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Using Data from Fossil Corals (Uplifted Corals) to Understand Tectonic Processes


This activity conveys the knowledge that Earth is dynamic and that plate tectonics is an active, ongoing process. The activity features authentic data collected by research scieintists Fred Taylor of the Institute for Geophysics in the Jackson School of Geoscience at The University of Texas at Austin and Paul Mann of the University of Houston, along with colleagues in the Department of Geological Sciences in the Jackson School. These researchers used fossil coral reefs to study the recent history of uplift (vertical tectonism) in the New Georgia Islands, which belong to the Solomon Island Group. The Solomon Islands comprise a 900 kilometer-long, double chain of volcanic islands in the convergent zone between the Cretaceous Ontong Java Plateau, a large igneous province (LIP) located on the Pacific Plate, and the Australian Plate.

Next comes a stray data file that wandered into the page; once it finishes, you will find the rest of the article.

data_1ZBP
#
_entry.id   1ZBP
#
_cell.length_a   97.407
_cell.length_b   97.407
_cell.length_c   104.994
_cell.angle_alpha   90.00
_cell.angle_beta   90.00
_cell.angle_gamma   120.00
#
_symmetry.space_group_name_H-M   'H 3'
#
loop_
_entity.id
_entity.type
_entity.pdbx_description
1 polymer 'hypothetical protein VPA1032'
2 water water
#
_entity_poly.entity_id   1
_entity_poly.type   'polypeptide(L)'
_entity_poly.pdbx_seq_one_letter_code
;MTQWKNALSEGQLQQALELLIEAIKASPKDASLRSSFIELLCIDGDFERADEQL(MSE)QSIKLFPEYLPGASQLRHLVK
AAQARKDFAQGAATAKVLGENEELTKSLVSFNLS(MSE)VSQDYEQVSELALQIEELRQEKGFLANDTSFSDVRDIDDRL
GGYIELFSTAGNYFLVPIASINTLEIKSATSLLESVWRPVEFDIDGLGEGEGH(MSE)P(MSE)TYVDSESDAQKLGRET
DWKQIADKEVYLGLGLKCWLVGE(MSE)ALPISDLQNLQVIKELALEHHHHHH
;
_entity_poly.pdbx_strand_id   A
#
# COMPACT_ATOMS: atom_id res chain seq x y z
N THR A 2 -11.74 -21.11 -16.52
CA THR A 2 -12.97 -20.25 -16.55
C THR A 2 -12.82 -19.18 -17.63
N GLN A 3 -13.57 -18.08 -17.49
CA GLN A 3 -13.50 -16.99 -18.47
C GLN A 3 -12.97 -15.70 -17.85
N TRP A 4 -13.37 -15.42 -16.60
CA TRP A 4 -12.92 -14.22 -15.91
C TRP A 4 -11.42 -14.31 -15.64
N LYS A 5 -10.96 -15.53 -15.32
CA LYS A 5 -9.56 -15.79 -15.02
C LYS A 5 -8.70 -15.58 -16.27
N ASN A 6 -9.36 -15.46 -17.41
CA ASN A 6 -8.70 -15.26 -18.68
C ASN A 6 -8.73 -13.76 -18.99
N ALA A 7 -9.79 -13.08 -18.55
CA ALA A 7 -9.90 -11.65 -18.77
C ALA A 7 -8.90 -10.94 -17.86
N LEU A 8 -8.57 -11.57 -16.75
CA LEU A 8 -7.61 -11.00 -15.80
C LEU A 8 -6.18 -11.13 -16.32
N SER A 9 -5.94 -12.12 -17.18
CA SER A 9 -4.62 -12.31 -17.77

In this activity, students use radiocarbon dates for the raised coral reefs from the New Georgia Islands in combination with measurements of the elevation of these fossil reefs above current sea level to calculate rates of tectonic uplift. Students then develop a conceptual model to explain the pattern of uplift for the last 10,000 years that emerges from the data.

We thank Fred Taylor and Paul Mann for providing the dataset, maps, images, and photographs, and for reviewing the activity.